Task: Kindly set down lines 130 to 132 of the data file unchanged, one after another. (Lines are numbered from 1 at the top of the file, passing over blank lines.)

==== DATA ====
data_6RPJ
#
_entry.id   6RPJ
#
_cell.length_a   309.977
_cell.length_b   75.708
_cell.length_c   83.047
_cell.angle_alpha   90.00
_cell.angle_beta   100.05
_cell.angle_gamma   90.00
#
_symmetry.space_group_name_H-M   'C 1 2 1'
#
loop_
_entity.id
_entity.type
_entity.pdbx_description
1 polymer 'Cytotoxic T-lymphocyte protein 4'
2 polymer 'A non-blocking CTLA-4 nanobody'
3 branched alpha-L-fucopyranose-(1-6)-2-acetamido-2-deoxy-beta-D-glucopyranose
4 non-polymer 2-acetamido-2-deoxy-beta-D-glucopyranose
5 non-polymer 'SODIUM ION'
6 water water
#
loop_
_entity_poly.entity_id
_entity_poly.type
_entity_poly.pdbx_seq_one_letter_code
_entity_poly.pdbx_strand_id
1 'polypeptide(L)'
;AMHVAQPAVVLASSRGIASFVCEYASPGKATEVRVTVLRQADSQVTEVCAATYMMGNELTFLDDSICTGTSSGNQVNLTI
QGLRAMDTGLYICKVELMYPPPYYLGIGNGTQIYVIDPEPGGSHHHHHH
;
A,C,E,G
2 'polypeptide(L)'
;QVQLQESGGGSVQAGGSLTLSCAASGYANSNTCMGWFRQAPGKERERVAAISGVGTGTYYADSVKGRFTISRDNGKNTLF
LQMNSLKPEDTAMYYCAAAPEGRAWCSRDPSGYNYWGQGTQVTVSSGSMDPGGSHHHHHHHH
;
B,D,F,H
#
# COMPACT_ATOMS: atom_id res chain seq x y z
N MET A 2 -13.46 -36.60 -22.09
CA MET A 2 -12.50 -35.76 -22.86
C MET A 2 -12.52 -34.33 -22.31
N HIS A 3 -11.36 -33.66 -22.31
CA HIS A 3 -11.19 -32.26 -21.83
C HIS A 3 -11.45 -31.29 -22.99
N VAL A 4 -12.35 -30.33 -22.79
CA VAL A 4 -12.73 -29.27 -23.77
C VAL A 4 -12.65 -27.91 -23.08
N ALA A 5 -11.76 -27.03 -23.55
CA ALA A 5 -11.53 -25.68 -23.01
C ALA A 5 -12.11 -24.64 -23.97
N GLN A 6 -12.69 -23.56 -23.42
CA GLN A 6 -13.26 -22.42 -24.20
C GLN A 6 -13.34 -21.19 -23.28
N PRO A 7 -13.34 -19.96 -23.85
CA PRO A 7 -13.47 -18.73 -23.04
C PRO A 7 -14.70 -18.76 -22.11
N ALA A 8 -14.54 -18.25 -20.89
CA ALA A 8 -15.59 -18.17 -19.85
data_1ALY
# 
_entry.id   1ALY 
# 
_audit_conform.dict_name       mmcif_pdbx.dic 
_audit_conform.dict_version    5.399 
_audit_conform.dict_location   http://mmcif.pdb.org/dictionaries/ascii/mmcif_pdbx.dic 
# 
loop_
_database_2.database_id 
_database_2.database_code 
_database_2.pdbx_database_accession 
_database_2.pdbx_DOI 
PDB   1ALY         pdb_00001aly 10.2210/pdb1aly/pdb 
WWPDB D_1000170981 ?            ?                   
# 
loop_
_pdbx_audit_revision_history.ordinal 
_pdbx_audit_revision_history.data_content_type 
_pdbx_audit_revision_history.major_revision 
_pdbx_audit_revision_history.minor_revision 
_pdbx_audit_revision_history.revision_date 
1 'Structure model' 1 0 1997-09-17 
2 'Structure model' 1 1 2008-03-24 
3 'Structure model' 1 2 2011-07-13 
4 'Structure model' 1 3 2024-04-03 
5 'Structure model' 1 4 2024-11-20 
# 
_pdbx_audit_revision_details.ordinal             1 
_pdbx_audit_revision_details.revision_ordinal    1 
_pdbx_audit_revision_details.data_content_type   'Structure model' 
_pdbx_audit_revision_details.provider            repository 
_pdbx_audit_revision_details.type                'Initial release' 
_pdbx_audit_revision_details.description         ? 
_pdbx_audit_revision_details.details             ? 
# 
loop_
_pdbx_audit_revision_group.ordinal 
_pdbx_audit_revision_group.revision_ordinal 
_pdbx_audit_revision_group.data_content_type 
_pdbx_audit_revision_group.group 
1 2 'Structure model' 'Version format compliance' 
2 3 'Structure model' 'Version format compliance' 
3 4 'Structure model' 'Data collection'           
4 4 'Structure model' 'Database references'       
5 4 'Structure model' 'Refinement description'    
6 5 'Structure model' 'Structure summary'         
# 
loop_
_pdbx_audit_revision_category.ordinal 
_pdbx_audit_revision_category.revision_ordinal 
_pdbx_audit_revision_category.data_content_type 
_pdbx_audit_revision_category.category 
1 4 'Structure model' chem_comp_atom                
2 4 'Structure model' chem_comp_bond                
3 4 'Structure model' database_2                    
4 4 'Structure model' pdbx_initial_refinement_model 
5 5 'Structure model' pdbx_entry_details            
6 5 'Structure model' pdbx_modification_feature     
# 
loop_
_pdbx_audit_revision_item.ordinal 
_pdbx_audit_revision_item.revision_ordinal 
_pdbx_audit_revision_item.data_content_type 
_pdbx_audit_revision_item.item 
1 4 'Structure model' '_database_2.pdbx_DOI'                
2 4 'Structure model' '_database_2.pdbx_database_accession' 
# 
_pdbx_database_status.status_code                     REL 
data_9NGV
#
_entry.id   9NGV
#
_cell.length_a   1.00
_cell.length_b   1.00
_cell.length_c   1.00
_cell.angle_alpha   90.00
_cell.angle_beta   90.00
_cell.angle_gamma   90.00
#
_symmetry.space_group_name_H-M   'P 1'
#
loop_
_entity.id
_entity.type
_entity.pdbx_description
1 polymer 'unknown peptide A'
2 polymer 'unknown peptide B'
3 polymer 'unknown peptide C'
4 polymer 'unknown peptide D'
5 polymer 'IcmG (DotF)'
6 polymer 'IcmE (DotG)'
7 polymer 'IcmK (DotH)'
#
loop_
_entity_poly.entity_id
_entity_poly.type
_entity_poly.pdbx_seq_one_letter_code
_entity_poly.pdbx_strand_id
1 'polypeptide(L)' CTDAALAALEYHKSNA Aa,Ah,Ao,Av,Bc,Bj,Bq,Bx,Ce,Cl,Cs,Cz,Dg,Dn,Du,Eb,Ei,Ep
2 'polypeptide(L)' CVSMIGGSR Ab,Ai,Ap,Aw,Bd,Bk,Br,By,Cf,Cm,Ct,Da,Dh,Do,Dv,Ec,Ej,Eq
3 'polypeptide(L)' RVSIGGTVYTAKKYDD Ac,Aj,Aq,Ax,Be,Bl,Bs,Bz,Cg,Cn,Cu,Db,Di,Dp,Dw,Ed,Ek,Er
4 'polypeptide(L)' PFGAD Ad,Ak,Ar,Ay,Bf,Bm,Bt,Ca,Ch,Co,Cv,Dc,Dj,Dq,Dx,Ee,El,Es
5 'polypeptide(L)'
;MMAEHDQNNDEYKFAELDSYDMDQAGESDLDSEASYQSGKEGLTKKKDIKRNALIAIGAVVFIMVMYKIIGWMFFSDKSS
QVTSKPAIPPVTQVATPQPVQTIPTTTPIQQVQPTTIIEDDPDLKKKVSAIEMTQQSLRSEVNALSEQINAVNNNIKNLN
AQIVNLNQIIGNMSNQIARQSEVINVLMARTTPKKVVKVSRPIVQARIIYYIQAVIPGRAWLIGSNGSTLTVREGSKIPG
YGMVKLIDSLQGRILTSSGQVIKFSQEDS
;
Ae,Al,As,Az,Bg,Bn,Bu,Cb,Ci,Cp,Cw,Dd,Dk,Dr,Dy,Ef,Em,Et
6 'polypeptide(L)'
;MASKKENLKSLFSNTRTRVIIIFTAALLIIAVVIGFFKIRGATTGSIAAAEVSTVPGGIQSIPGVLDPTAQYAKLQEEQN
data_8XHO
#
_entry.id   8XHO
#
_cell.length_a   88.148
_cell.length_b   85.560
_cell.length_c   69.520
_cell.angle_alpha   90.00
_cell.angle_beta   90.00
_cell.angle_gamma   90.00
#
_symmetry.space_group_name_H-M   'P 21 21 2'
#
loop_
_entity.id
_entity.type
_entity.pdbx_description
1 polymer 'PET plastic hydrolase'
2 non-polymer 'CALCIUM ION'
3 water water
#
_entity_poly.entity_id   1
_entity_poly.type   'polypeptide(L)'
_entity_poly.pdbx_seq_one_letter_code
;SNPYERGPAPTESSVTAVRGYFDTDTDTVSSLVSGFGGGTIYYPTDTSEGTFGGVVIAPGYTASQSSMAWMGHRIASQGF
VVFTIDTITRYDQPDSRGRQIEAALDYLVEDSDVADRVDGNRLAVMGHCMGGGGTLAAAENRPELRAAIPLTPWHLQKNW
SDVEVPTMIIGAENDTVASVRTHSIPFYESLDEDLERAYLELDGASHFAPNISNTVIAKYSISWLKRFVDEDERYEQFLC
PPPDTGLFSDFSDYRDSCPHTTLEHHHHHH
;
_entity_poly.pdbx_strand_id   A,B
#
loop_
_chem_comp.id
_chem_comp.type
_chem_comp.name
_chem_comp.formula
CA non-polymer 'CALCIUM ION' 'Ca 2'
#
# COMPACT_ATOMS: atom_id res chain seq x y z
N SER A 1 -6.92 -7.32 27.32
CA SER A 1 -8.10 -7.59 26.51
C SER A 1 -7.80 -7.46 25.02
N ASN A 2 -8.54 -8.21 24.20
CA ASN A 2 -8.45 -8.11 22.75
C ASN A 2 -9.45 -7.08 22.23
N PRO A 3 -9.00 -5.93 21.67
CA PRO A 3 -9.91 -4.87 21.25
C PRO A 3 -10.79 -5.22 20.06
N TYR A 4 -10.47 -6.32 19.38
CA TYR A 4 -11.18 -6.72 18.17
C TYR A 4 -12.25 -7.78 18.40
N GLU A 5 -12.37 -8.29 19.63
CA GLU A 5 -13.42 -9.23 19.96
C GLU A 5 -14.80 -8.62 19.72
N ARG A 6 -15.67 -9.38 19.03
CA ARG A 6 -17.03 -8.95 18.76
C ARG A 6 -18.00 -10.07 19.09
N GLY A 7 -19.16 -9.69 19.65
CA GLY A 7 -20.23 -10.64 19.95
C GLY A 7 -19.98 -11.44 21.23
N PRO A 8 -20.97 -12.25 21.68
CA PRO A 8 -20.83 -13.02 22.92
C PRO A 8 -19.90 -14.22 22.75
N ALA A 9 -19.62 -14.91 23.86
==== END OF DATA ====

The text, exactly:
_pdbx_database_status.status_code                     REL 
data_9NGV
#